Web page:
WSB: Hayden fears for 2017 title
Former Motogp world champ fears late arrival of Fireblade has already hit his title hopes
Nicky Hayden’s World Superbike title bid for 2017 is already in trouble with no sign of his new Fireblade.
The 2006 Motogp champion knew 2016 would be a learning year, but was seriously hoping to take the fight to the Kawasaki and Ducati teams when the flag drops on the 2017 season.
The American and new Ten Kate team-mate Stefan Bradl were left to test the older model at Aragon last month, before moving on to Jerez where Hayden sat out proceedings after sustaining a knee injury while training. Speaking exclusively to MCN, he was unable to hide his disappointment at the new bike not yet being available: “If I told you it wouldn’t have been nice to have the bike for these tests, I’d be lying to you, but the reality is… it isn’t ready for us.
“For sure, it’s a concern as our championship starts in February. I was hoping we’d be able to get out on it before the end of the year to give the team a chance to see the data and any problems we might encounter before working through it over Christmas. That wasn’t possible and it is what it is.
“The boys at the front aren’t going to wait on us so we’ll have to see – and until we ride the new bike we won’t actually know how much of an improvement it will be.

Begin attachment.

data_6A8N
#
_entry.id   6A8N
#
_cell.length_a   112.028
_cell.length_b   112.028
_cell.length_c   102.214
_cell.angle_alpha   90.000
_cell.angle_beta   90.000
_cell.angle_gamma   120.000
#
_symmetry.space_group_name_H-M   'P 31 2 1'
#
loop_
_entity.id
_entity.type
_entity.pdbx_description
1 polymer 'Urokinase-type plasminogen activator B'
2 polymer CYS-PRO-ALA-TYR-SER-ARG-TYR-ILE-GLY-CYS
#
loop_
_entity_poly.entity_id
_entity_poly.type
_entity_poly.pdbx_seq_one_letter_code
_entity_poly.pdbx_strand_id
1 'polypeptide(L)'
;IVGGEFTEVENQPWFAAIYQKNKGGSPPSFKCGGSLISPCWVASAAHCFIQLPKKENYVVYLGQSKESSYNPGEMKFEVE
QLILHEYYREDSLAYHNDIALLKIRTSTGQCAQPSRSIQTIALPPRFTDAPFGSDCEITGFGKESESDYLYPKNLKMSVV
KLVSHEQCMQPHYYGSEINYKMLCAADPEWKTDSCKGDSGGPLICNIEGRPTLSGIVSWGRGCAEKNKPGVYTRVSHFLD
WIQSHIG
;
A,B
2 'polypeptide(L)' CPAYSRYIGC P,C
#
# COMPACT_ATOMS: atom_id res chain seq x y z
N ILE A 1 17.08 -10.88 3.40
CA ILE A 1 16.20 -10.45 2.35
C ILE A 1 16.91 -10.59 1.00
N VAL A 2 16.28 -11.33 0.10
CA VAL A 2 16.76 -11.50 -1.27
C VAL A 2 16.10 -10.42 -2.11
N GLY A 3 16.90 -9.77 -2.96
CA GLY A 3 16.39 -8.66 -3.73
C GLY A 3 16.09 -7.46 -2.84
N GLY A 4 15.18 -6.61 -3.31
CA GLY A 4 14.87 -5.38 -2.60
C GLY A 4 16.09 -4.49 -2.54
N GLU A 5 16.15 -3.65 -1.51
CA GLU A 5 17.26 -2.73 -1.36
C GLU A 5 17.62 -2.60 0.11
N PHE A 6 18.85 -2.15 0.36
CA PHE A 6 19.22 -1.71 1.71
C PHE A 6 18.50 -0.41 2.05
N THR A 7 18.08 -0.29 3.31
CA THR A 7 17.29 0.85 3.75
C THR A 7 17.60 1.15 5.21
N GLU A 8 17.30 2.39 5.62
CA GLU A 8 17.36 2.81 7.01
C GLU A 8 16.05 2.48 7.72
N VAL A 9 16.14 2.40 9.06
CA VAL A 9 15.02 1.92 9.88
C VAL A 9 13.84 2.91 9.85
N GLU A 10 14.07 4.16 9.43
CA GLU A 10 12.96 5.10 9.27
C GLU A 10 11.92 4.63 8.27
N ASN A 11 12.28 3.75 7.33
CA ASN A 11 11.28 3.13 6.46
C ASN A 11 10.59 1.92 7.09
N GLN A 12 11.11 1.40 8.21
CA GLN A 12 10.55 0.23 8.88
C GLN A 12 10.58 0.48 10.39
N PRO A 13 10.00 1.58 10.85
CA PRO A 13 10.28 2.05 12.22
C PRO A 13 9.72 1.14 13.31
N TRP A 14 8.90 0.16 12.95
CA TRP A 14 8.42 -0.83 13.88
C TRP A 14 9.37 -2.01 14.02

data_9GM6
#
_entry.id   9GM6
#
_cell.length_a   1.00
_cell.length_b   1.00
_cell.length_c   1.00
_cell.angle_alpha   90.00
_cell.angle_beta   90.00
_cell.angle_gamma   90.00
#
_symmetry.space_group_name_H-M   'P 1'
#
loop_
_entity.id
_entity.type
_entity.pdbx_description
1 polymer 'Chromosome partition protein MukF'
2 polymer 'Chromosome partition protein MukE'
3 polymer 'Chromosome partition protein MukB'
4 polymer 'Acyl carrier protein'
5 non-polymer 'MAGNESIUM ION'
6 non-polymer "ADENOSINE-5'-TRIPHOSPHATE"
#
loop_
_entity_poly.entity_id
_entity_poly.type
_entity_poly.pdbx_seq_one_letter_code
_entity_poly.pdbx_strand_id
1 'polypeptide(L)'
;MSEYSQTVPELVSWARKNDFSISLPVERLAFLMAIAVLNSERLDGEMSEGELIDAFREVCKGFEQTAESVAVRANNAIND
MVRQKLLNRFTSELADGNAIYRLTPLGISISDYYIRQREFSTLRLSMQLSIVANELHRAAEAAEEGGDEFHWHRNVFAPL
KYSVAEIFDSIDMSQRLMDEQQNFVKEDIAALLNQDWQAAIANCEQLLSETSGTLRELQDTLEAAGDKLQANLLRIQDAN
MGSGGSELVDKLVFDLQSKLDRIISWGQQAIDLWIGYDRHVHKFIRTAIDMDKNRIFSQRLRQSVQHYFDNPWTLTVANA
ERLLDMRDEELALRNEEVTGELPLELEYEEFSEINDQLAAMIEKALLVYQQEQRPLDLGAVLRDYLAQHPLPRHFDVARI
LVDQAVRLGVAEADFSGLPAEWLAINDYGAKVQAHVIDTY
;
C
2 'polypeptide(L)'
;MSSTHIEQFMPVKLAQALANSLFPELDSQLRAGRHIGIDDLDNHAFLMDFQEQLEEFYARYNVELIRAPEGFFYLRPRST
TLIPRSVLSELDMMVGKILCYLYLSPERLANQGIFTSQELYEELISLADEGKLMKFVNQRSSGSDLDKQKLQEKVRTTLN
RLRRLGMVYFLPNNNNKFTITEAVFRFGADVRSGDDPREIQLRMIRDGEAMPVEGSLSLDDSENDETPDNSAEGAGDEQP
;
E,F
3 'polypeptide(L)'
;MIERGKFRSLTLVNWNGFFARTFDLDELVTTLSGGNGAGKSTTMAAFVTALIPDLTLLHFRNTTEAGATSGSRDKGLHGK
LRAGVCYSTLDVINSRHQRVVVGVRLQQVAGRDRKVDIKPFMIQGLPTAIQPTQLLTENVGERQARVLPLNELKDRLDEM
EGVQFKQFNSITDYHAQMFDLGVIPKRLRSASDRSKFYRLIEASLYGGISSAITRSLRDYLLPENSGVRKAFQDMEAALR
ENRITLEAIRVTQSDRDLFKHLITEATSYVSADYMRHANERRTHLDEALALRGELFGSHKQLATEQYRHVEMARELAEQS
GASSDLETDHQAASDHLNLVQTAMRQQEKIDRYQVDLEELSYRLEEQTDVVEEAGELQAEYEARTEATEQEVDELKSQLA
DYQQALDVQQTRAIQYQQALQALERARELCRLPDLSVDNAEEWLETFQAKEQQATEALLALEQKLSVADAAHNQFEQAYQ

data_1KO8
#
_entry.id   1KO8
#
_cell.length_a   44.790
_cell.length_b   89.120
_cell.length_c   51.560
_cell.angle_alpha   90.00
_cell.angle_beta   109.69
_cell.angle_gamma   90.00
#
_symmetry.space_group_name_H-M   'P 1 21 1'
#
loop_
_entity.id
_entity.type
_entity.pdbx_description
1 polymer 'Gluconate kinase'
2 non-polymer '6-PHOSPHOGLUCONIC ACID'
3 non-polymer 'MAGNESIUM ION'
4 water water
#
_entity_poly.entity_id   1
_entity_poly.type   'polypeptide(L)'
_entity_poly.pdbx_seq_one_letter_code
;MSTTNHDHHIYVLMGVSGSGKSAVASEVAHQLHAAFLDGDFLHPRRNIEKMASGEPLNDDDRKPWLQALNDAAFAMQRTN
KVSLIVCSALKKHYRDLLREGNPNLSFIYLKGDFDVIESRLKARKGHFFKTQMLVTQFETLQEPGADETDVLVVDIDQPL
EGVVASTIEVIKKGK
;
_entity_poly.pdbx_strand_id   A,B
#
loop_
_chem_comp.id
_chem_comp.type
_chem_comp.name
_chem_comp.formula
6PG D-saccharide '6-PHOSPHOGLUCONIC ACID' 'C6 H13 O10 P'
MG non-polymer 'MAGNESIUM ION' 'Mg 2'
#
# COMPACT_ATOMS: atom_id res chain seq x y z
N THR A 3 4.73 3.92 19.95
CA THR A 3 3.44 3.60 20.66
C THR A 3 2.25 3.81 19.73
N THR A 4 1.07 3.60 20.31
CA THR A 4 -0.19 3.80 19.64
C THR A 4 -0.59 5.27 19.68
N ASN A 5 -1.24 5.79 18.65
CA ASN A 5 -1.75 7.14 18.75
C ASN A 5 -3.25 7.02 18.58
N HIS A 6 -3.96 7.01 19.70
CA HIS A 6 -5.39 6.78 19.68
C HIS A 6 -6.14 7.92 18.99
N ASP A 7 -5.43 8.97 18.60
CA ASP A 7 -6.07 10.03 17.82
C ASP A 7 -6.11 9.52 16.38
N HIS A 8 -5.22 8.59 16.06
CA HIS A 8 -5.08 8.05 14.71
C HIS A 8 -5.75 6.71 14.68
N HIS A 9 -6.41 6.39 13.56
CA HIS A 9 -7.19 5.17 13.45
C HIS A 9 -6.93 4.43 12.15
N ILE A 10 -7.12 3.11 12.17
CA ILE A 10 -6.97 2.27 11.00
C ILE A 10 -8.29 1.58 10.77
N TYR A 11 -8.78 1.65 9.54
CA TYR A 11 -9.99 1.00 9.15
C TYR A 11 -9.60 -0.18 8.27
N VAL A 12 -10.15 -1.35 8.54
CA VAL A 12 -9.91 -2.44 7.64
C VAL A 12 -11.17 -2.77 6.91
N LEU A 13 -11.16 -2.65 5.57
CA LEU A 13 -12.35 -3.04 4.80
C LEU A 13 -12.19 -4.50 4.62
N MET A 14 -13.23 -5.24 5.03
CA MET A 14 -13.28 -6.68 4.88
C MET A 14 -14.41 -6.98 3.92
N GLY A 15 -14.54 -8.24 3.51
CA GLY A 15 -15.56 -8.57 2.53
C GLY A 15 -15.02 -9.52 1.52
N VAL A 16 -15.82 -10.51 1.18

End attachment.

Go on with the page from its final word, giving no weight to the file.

“The biggest thing we struggled with this year was accelerating out of slow corners and especially uphill, more horsepower is something we really need but that’s not the only thing. We’re fighting against full factory teams. Jonathan, Tom and Chaz are excellent riders doing a great job, but hopefully we can get a bit more support from Honda to help bring us closer.
“The team worked hard to get us to where we were at with the old bike. And I have every faith in them being able to do this with the new bike too. They are getting the bike late and have to turn it into a race bike, it’s not going to just turn up from Japan ready-made, Ten Kate do it all themselves so I hope they aren’t expecting too much time off at Christmas!”
While recognising how hard it is to fight at the front in WSB, Hayden has no regrets about making the switch from Motogp after the 2015 season, but does seem to wish he’d taken up Ducati’s offer of a WSB switch at the end of 2013.
“Of course I had doubts coming to WSB,” he explained. “I had to ask myself, at 35 is it time to let it go? When I looked at myself in the mirror, I still believed I could do it and had enough left in the tank to know it wasn’t time to pack it in. I still had the desire to race, I’m happy with the move to superbike. Realistically, I should have probably come a year or two earlier and skipped the open class experiment but I can’t look back now.”
‘ For sure, it’s a concern as our championship starts in February’
Hayden at the French round where he had a DNF and a ninth